2. Camera settings.
      The camera settings can either be left to the default options or optimized according to the photographer’s criteria but must be the same for all pictures. Under stable lighting conditions the settings can be set to automated mode. The focal length is not expected to have a remarkable effect on these assessments.
      The zoom should be fixed -the same for all pictures- to one position which allows a wide view of the plot without including any part external to the sampled plot - e.g. neighbour plots, spacing between plots, photographer’s feet, etc.
      The images can be saved in JPG format, at an image size equal or larger than 1024 x 768 pixels. The only problem with large images is that they require more memory in the camera and will take longer to process in the computer.
    3. Taking the pictures.
      The photographer will follow the plots according to the sequence specified in the sampling plan. The camera must be held oriented zenithally - that is, aiming exactly downwards. The pictures can be obtained holding the camera with one hand, with the photographer’s arm fully extended ahead, above the canopy, at shoulder height. Care must be taken to not include the photographer’s feet in the image. Also, the gap between two plots should not appear in the picture.

  2. Processing the images
    Once the images are downloaded to the computer, image-processing software must be used for calculating one or more vegetation indices for each of the images. The easiest index to quantify and to interpret is the Green Fraction (GF), which in early stages of the crop is closely related with ground cover and it can be calculated as the proportion of green pixels to the total number of pixels of the image.
    GF = green pixels/total pixels
    The recommended scope for using this method in winter cereals is for early stages above anthesis. At later stages the spikes have an effect on the properties of the canopies and, also, vegetation indices use to become saturated when LAI is above 3 (Aparicio et al., 2000).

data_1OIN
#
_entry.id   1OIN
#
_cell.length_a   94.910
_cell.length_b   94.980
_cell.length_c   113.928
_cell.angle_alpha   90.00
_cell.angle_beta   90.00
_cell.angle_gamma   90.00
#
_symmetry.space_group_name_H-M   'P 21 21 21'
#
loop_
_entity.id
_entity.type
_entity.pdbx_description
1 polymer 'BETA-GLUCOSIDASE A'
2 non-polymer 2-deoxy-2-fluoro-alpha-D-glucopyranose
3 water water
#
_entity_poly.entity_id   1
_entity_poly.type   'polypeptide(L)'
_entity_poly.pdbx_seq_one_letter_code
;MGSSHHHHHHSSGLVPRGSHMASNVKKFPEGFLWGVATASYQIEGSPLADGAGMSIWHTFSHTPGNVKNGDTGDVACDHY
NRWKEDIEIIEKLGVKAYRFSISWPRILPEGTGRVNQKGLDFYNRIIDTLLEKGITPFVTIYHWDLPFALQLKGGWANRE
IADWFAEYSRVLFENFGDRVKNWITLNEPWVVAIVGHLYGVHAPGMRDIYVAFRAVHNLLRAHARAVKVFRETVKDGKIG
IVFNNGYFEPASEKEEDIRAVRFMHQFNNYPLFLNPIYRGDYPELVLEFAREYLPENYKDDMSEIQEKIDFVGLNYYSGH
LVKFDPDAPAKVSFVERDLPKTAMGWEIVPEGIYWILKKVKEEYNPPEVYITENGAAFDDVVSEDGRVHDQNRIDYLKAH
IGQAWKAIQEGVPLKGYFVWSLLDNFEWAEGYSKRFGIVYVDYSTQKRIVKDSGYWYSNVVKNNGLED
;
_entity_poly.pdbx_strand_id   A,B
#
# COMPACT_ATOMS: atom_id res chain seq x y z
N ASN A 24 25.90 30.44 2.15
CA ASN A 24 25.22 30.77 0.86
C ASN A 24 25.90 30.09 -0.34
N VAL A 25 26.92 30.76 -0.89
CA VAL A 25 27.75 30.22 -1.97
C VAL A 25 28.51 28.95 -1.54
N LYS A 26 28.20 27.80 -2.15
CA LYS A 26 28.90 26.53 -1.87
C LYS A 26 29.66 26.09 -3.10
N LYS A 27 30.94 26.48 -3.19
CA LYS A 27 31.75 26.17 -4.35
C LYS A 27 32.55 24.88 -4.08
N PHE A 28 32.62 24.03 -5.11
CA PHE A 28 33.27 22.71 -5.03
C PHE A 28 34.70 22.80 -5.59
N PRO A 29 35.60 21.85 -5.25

Figure 2. Process of obtaining the photographic sampling at the field, processing the images to calculate some vegetation indices and converting those indices to indirect assessments of LAI or green biomass

    The classification of the pixels as green can be based on its Hue. When pixel colours are expressed in the HIS colour coordinates (for Hue, Intensity, and Saturation), green pixels are those whose Hue value ranges between 60º and 180º (approximately between yellow-lime and turquoise). Other vegetation indices based on photographs are exposed in Casadesus et al. (2007) and Casadesus and Villegas (2014). Briefly, once each of the pixels in an image has been classified according to its Hue as either green vegetation or background, GF can be quantified as the ratio of green vegetation pixels to total pixels.
    The program BreedPix 2.0 (Casadesus and Villegas, 2014) can calculate the GF of hundreds of images within seconds after downloading the camera to a computer. In this software, the user just has to select the folder that contains the image files to process. Then it will calculate the GF corresponding to each photograph and it will write the results in an output file for the whole list of photographs. Optionally, the user can indicate the path followed to obtain the pictures, which will facilitate identifying the genotype at each plot. As an alternative to BreedPix, most tools for quantitative image analyses (e.g. ImageJ, Fiji, etc.) include methods for counting how many pixels lay on a given range of colours and this feature can be used to quantify green pixels on individual images or portions of the image.

  3. Indirect assessment of LAI and Green Biomass